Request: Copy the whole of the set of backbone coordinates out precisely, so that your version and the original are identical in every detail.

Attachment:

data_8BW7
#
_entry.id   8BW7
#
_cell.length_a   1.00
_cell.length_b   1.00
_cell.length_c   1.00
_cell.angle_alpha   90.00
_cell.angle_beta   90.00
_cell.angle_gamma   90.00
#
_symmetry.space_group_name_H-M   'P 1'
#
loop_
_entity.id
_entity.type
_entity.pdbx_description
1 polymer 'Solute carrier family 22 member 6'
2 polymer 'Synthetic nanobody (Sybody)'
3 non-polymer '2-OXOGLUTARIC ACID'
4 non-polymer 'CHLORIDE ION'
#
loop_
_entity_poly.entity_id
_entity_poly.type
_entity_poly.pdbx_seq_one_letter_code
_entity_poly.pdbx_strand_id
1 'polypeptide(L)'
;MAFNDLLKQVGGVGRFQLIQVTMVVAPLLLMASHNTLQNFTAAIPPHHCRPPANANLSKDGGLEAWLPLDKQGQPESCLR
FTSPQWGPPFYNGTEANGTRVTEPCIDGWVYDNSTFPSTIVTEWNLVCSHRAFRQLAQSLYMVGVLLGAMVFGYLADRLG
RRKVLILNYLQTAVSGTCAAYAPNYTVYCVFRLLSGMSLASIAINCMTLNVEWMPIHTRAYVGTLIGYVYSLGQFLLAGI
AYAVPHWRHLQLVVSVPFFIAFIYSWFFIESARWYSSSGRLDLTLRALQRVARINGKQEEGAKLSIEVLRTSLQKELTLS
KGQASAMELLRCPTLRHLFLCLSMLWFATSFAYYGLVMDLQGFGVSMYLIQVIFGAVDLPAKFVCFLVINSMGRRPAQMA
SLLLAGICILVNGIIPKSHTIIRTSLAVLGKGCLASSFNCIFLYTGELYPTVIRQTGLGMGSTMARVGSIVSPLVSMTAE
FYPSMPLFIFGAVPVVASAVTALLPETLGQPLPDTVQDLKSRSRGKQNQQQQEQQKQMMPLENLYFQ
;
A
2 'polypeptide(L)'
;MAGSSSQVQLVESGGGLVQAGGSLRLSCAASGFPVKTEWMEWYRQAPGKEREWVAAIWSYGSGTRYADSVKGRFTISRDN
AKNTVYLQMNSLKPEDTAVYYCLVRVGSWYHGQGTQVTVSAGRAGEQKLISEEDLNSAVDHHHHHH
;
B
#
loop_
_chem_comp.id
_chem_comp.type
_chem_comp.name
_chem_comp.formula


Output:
data_8BW7
#
_entry.id   8BW7
#
_cell.length_a   1.00
_cell.length_b   1.00
_cell.length_c   1.00
_cell.angle_alpha   90.00
_cell.angle_beta   90.00
_cell.angle_gamma   90.00
#
_symmetry.space_group_name_H-M   'P 1'
#
loop_
_entity.id
_entity.type
_entity.pdbx_description
1 polymer 'Solute carrier family 22 member 6'
2 polymer 'Synthetic nanobody (Sybody)'
3 non-polymer '2-OXOGLUTARIC ACID'
4 non-polymer 'CHLORIDE ION'
#
loop_
_entity_poly.entity_id
_entity_poly.type
_entity_poly.pdbx_seq_one_letter_code
_entity_poly.pdbx_strand_id
1 'polypeptide(L)'
;MAFNDLLKQVGGVGRFQLIQVTMVVAPLLLMASHNTLQNFTAAIPPHHCRPPANANLSKDGGLEAWLPLDKQGQPESCLR
FTSPQWGPPFYNGTEANGTRVTEPCIDGWVYDNSTFPSTIVTEWNLVCSHRAFRQLAQSLYMVGVLLGAMVFGYLADRLG
RRKVLILNYLQTAVSGTCAAYAPNYTVYCVFRLLSGMSLASIAINCMTLNVEWMPIHTRAYVGTLIGYVYSLGQFLLAGI
AYAVPHWRHLQLVVSVPFFIAFIYSWFFIESARWYSSSGRLDLTLRALQRVARINGKQEEGAKLSIEVLRTSLQKELTLS
KGQASAMELLRCPTLRHLFLCLSMLWFATSFAYYGLVMDLQGFGVSMYLIQVIFGAVDLPAKFVCFLVINSMGRRPAQMA
SLLLAGICILVNGIIPKSHTIIRTSLAVLGKGCLASSFNCIFLYTGELYPTVIRQTGLGMGSTMARVGSIVSPLVSMTAE
FYPSMPLFIFGAVPVVASAVTALLPETLGQPLPDTVQDLKSRSRGKQNQQQQEQQKQMMPLENLYFQ
;
A
2 'polypeptide(L)'
;MAGSSSQVQLVESGGGLVQAGGSLRLSCAASGFPVKTEWMEWYRQAPGKEREWVAAIWSYGSGTRYADSVKGRFTISRDN
AKNTVYLQMNSLKPEDTAVYYCLVRVGSWYHGQGTQVTVSAGRAGEQKLISEEDLNSAVDHHHHHH
;
B
#
loop_
_chem_comp.id
_chem_comp.type
_chem_comp.name
_chem_comp.formula